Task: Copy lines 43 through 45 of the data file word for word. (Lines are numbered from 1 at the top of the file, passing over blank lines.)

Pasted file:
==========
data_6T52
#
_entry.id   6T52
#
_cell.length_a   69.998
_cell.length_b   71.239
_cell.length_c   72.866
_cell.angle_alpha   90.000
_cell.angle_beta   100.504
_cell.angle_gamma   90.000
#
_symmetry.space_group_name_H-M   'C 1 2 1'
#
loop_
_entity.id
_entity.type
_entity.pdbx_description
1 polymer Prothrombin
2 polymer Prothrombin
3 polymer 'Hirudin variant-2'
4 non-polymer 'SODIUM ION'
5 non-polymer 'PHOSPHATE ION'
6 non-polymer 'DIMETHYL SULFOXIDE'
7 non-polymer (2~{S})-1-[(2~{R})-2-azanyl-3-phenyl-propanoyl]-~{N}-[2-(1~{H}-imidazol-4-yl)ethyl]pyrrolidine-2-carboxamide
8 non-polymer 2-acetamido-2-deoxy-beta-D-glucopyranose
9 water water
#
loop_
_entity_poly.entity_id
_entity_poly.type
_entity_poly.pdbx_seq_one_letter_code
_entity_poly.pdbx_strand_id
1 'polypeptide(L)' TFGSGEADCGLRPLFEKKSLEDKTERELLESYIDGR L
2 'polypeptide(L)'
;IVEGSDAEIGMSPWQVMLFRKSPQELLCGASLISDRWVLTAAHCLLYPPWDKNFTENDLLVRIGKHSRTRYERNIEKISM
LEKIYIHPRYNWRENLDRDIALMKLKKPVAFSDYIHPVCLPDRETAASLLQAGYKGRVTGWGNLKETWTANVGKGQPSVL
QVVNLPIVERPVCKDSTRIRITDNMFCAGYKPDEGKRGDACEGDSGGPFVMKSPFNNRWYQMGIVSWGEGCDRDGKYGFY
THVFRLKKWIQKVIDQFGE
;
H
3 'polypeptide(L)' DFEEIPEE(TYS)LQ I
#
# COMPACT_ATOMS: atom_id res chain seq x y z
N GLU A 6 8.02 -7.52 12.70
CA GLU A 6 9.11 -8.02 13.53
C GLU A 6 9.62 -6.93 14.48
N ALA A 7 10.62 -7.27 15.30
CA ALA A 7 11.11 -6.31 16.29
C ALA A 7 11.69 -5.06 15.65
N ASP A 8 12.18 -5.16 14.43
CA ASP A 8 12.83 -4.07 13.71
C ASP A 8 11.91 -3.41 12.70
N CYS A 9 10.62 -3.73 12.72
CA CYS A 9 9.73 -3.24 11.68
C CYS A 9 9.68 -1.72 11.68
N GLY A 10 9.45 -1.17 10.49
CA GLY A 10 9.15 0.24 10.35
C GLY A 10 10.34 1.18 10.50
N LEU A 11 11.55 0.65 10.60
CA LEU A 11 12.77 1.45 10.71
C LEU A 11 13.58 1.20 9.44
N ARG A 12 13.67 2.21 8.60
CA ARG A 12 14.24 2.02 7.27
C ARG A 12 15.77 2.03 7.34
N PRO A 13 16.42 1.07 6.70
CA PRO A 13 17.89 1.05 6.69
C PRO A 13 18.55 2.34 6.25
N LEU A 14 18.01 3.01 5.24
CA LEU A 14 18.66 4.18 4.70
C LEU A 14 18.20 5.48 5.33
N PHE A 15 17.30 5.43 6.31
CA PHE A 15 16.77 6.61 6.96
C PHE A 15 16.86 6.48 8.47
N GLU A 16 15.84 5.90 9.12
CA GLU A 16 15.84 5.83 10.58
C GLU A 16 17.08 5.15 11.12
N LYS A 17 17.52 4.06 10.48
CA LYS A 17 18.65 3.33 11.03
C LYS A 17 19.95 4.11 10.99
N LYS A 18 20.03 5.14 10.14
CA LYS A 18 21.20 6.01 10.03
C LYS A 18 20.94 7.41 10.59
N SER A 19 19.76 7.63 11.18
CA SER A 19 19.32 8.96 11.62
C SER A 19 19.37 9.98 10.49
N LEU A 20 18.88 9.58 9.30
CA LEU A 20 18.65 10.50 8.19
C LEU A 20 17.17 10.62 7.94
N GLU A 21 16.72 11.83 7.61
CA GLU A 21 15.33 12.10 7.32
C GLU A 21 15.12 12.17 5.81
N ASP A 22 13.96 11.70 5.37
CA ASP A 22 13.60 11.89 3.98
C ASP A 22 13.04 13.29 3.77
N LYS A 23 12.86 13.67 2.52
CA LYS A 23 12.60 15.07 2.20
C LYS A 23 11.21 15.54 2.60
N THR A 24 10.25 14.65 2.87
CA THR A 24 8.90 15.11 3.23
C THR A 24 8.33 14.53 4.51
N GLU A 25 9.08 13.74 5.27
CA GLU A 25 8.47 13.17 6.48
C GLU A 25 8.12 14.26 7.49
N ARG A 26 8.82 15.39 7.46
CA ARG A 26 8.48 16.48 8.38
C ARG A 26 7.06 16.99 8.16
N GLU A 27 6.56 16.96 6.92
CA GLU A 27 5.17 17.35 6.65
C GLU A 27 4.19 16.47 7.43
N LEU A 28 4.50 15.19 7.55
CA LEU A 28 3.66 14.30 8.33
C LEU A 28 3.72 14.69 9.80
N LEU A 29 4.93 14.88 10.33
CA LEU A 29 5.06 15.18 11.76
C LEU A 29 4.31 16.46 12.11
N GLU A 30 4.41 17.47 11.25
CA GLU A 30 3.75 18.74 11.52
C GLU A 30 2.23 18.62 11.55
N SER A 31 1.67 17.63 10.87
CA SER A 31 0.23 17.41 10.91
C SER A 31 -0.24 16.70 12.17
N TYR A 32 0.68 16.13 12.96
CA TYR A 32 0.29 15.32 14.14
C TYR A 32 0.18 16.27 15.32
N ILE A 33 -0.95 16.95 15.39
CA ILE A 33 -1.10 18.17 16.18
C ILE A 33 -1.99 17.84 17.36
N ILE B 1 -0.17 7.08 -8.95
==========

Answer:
# COMPACT_ATOMS: atom_id res chain seq x y z
N GLU A 6 8.02 -7.52 12.70
CA GLU A 6 9.11 -8.02 13.53